Simply put, field care of your knife is maintaining the edge on your knife so that it doesn’t become dull to the point that it is no longer effective for the task at hand and you need to actually take the time to fully sharpen the knife.
Sharp knives are actually safer to use than dull ones. Dull knives force you to apply more pressure to achieve the cut you want, and pressing down harder can cause the knife to slip. So, not only do you cut yourself, but you cut yourself worse because you were applying more force to the knife. A sharp knife is also less tiring to use than a dull knife and makes cleaner, more accurate cuts. As a knife dulls it becomes an unsafe and ineffective tool.
As a blade dulls, the harder it will be to re-sharpen to a fine edge. The reason that a knife dulls is that the thin metal or wire on the cutting edge bends and begins to roll. Keep using the knife as it dulls, and small bits of metal actually begin to break off and chip away. The more this happens, the more work it will require to get the blade back to a sharp edge. Dressing out your deer, filleting your fish or doing camp chores with a knife that’s getting dull is not only labour intensive it is also unsafe. The good news is that it’s really easy to maintain your knife in the field. All that is required is taking a minute or two and applying some very simple techniques while employing the use of any number of the in-field sharpeners that are available today.
I typically like to carry three lightweight and easy to use sharpeners in my day pack or tackle box.
The first is a very small handheld device that uses carbide and ceramic notches to sharpen and hone the blade. Their strength is their small size and simplicity. You can keep it in your daypack or a pocket. You then simply pull the blade through each notch a few times, starting with the carbide notch and progressing to the ceramic notch to touch up the edge. The only issue with these is that they have a set angle to the carbide or ceramic inserts so if your blade was not originally sharpened at those angles they will not work well and may change the angle of your edge, making your knife difficult to resharpen.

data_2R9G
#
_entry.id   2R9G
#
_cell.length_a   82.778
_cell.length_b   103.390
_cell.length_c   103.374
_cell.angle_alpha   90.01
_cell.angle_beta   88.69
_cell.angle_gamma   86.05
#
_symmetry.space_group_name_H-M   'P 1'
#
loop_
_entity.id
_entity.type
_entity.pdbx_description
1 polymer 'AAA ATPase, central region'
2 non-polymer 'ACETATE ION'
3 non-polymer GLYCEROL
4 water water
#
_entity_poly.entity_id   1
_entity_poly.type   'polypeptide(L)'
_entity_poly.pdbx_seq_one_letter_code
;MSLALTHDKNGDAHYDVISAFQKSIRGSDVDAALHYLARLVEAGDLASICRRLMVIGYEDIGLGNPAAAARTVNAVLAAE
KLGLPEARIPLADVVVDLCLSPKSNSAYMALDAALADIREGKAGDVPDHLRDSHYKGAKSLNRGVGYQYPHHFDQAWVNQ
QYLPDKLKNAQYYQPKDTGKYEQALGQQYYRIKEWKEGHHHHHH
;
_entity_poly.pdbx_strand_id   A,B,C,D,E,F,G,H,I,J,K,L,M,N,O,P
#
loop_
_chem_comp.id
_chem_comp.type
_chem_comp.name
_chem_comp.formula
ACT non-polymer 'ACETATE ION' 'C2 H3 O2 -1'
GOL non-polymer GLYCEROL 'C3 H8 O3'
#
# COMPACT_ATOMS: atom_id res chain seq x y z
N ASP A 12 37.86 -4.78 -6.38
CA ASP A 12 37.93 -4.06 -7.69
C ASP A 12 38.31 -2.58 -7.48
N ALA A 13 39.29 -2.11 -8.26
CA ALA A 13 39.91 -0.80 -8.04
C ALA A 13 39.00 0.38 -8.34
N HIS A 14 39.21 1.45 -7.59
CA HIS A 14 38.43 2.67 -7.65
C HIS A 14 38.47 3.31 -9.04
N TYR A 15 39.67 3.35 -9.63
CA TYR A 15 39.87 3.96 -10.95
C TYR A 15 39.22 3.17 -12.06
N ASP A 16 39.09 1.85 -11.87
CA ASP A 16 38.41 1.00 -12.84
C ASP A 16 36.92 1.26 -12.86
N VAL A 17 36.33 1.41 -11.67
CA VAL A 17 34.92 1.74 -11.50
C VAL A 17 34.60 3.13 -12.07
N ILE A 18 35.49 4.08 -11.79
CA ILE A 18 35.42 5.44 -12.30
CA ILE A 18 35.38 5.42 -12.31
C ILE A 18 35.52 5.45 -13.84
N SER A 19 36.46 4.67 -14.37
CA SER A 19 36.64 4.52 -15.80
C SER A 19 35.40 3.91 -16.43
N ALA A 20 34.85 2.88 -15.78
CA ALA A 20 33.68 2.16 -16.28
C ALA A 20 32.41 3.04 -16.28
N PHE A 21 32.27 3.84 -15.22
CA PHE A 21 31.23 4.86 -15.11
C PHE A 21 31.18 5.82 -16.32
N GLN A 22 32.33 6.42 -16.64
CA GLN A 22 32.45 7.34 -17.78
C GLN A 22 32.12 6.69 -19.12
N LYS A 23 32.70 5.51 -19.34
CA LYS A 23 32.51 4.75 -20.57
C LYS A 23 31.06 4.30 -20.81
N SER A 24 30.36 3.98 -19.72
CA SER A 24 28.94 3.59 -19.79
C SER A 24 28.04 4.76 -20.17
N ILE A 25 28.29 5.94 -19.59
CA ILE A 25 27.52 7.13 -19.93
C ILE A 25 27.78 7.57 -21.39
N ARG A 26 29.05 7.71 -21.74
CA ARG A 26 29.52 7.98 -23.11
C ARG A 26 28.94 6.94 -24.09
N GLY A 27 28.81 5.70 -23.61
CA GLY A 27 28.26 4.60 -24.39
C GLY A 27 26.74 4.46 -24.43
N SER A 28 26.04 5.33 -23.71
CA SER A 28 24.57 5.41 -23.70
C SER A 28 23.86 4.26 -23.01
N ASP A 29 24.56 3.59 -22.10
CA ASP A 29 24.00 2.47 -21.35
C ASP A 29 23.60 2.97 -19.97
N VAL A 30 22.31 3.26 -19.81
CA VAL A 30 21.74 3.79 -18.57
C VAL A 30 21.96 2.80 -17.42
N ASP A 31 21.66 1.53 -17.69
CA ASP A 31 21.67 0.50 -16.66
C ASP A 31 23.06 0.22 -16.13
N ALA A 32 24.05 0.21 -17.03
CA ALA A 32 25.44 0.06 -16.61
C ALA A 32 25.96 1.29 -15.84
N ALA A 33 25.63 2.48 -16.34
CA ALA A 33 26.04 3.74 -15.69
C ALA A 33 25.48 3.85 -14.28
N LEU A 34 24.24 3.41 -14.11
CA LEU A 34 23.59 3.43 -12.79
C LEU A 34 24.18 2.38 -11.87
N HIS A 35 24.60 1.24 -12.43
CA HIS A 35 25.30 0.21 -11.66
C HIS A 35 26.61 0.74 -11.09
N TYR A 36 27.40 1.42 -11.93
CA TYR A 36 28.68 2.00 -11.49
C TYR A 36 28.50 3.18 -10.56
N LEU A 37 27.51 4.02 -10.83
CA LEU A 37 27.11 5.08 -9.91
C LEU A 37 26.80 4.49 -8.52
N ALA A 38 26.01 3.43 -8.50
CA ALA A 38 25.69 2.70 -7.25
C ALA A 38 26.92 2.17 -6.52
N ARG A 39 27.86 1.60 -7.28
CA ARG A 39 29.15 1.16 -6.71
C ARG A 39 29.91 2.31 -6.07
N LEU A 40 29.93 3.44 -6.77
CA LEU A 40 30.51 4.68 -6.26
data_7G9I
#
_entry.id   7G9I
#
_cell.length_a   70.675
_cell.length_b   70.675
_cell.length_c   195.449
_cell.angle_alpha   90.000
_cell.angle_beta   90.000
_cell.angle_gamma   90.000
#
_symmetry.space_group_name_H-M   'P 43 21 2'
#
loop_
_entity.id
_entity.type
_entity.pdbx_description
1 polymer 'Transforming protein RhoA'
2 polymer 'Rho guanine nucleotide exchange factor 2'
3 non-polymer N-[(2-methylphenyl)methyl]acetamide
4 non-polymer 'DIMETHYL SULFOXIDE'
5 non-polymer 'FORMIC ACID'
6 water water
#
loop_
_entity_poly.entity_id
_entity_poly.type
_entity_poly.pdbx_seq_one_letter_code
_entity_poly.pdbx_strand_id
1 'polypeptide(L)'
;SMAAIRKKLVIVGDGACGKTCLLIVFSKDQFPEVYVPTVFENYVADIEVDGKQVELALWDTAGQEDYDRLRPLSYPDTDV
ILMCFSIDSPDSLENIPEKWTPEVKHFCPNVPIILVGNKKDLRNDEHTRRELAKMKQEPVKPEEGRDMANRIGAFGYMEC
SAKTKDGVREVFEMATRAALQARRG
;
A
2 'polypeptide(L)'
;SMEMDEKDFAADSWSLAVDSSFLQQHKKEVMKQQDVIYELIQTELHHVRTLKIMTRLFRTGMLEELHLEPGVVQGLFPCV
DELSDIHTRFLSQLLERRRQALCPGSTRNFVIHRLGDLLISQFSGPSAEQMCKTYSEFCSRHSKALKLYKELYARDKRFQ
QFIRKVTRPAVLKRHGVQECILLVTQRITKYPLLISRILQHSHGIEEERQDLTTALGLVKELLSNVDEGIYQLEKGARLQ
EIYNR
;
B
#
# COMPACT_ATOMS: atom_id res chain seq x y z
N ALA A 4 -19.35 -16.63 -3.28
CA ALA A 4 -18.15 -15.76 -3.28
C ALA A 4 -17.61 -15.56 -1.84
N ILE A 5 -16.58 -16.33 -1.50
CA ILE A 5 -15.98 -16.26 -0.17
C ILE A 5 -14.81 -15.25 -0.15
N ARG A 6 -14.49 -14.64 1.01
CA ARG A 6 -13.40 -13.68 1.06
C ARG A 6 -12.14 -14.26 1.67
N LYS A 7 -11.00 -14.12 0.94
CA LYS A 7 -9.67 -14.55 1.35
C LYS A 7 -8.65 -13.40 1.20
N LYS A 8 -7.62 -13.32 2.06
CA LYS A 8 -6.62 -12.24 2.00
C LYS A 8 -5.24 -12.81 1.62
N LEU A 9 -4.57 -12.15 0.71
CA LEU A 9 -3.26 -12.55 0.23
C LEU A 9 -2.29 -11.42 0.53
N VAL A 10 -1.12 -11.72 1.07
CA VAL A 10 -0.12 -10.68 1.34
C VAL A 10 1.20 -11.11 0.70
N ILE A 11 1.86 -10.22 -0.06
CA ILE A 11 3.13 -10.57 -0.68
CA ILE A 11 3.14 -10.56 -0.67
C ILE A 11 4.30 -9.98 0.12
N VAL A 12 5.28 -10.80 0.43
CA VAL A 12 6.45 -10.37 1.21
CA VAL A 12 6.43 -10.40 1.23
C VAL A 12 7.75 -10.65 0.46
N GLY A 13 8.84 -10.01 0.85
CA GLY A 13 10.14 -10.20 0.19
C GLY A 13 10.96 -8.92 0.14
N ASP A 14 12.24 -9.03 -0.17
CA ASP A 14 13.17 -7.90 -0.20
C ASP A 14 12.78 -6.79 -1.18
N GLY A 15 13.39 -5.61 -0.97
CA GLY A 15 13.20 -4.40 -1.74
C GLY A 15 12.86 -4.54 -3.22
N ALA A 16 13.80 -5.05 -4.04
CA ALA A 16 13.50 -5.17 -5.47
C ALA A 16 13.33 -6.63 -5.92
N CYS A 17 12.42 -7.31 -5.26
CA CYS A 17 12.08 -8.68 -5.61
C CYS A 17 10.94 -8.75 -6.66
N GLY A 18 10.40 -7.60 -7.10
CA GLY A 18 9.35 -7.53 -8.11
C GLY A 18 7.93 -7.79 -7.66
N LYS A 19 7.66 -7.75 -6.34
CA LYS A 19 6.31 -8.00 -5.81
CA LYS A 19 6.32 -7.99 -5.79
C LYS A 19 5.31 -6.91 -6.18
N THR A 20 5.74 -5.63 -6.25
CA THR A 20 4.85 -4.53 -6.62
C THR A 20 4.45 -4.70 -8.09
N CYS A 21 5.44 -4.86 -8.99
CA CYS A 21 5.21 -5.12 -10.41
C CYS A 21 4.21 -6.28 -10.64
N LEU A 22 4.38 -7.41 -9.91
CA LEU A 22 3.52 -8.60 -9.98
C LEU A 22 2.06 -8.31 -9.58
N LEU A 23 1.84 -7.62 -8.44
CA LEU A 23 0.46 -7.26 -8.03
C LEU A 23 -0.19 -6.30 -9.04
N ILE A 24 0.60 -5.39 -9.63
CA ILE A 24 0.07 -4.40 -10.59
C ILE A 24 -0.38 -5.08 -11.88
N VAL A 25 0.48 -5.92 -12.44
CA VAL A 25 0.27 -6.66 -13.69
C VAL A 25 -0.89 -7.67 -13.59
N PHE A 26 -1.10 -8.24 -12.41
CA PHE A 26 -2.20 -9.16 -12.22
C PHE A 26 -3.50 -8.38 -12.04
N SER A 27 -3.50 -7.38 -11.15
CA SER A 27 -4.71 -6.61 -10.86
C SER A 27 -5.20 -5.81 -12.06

Next on my list of must-haves that I use a lot is a diamond round steel (EZE Lap, or Lansky) that I carry with me every time I go out. It is collapsible and fits easily into your daypack or pocket. It is very easy to use and is quite similar to the steel you used back home when you sharpened your knives before you left on your trip. Use just as you would your kitchen steel, a few swipes in each direction will bring back the edge quickly. I may use the diamond steel two to four times during the course of dressing out a deer. The idea is to keep an edge so that you can complete your task safely and with minimal effort.
The other sharpener that is always in my day pack is a very versatile tool and will not only help you keep an edge as you work but you can also use it to sharpen your knives if they start getting dull from nicks and chips on the edge that can happen when hitting bone or hard objects during strenuous use. The Work Sharp Field Sharpener. Again, this sharpener is easy to use and will fit nicely in your daypack. You can use it to keep an edge by giving your blade a few strokes on the fine sharpening plate followed by a few strokes on the ceramic rod. If you maintain a 20 degree edge on your knives this tool also has built-in 20 degree guides for those of us that have a hard time holding a consistent angle when sharpening knives. If the need arises, you can do a full sharpen of your knife by starting off with the coarse diamond plate followed by the fine plate then the ceramic rod. You can also use this field sharpener to touch up your fish hooks or broadhead arrows.
Last but not least, if I have neglected the edge on my knife to the point that I have to restore the edge I will carry a pocket-sized, two-sided stone or a small Arkansas stone. You should not have to use a stone if you maintain the edge on your knife as you use it. I only carry these to use in an emergency. Use the pocket stones if you need to and have the time to use them properly. Use them as you would your larger, conventional style stones that you have at home.
On a final note, whichever field sharpening tool you happen to pick, make sure that it does not remove noticeable flakes of steel, these style sharpeners will ruin your blade. I would advise that you practice with your new sharpeners on a cheap blade so that you become comfortable with their use before using them on your good knives.
Keep your knife sharp and it will last a lifetime and never let you down.